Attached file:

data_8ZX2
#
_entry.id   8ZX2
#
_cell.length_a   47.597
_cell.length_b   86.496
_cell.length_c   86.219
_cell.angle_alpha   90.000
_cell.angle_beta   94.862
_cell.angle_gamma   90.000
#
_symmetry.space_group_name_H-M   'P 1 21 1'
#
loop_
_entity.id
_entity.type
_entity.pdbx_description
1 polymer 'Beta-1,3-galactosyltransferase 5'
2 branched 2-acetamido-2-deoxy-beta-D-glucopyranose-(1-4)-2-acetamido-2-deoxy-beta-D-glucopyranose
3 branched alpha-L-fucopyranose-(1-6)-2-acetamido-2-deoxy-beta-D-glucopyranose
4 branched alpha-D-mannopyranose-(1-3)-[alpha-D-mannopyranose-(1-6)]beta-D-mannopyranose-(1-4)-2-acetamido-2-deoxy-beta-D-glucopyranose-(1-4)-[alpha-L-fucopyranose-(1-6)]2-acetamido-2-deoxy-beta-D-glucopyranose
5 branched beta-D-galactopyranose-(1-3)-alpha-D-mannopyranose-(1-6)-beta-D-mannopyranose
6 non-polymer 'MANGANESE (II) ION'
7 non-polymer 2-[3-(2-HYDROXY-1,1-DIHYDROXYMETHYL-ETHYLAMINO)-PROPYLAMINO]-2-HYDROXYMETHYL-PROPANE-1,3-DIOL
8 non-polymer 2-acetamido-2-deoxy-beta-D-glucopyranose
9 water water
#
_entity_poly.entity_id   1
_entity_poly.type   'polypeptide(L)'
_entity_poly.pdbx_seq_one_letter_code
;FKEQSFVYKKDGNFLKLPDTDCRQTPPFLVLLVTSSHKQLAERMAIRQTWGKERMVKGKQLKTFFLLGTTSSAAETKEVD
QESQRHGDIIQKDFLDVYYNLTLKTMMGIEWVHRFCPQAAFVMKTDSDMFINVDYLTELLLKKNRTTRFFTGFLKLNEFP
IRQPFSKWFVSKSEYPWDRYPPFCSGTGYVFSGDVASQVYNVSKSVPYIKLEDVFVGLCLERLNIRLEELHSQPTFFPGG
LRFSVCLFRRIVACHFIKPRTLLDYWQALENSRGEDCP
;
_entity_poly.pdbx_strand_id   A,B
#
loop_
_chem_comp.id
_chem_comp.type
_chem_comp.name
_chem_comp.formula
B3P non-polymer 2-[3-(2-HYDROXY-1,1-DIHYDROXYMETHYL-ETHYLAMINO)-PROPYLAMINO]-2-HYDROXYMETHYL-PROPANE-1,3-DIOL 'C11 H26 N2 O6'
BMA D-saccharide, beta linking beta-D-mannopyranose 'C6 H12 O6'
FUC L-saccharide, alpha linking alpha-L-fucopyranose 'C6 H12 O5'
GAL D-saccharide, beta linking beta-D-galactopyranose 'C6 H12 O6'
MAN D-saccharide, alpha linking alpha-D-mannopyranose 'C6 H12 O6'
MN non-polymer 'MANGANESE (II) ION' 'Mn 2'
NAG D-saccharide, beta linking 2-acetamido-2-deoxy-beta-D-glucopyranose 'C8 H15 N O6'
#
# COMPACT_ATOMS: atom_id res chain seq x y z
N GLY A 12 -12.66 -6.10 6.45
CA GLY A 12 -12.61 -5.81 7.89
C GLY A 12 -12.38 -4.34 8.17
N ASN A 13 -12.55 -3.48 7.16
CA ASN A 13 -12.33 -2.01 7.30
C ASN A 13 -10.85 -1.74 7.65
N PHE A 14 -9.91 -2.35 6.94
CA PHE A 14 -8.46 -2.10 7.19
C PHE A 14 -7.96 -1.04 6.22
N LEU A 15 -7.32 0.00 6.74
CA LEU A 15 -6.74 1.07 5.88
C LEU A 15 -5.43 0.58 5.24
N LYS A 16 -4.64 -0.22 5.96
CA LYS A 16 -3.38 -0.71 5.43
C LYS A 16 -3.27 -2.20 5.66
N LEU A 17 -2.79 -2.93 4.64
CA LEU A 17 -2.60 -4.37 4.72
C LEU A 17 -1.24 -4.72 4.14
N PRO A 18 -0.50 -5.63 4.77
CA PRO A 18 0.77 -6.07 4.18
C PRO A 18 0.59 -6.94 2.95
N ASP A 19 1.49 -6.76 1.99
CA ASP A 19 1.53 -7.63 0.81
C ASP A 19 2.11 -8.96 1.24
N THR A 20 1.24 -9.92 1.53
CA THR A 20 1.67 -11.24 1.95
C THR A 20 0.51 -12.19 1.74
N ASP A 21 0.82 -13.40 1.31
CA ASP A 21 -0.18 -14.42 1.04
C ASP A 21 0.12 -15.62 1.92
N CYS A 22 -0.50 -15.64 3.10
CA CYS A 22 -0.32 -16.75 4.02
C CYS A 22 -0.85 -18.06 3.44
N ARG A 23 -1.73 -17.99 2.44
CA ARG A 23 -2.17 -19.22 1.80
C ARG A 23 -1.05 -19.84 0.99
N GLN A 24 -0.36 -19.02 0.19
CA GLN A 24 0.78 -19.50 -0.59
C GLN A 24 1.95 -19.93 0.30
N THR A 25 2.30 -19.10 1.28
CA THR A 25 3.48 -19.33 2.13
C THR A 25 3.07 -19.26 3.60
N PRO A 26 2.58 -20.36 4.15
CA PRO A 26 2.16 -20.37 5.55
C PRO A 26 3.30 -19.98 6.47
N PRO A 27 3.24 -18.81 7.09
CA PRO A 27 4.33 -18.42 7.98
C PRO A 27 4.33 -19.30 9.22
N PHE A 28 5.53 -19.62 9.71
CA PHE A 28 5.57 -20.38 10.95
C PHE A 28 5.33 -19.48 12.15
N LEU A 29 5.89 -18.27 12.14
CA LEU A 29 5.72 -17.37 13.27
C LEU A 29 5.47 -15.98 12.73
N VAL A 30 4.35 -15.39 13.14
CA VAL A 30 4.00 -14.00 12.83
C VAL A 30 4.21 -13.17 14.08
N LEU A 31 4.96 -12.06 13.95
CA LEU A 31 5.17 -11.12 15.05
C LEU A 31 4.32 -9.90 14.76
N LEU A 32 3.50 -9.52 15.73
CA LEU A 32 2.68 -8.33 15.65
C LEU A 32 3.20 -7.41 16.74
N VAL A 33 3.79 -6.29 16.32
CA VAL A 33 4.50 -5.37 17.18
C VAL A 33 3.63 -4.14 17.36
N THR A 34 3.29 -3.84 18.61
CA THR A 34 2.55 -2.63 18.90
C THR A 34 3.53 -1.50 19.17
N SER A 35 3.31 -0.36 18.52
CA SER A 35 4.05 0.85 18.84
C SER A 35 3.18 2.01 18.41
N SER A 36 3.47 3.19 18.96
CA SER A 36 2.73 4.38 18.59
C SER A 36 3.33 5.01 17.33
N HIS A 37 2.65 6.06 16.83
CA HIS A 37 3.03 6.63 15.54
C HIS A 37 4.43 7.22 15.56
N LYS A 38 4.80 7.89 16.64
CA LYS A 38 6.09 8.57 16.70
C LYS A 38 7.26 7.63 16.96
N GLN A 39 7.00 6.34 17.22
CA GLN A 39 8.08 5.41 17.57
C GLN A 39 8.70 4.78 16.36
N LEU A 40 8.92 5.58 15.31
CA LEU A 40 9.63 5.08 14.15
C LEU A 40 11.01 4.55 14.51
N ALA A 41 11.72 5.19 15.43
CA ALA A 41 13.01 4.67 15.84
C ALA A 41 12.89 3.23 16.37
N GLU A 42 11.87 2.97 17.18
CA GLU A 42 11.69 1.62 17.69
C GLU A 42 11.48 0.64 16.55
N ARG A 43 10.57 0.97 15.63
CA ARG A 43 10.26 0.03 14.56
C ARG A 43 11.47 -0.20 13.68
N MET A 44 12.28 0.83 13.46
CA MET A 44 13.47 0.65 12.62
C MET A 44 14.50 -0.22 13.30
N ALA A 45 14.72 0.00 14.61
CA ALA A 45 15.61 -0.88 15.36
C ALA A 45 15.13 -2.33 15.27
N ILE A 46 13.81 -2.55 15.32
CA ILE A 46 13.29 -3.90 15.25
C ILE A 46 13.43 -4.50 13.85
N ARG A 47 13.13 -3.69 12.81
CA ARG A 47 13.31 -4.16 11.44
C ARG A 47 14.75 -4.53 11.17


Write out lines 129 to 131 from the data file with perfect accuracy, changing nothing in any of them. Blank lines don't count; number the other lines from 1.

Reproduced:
C HIS A 37 4.43 7.22 15.56
N LYS A 38 4.80 7.89 16.64
CA LYS A 38 6.09 8.57 16.70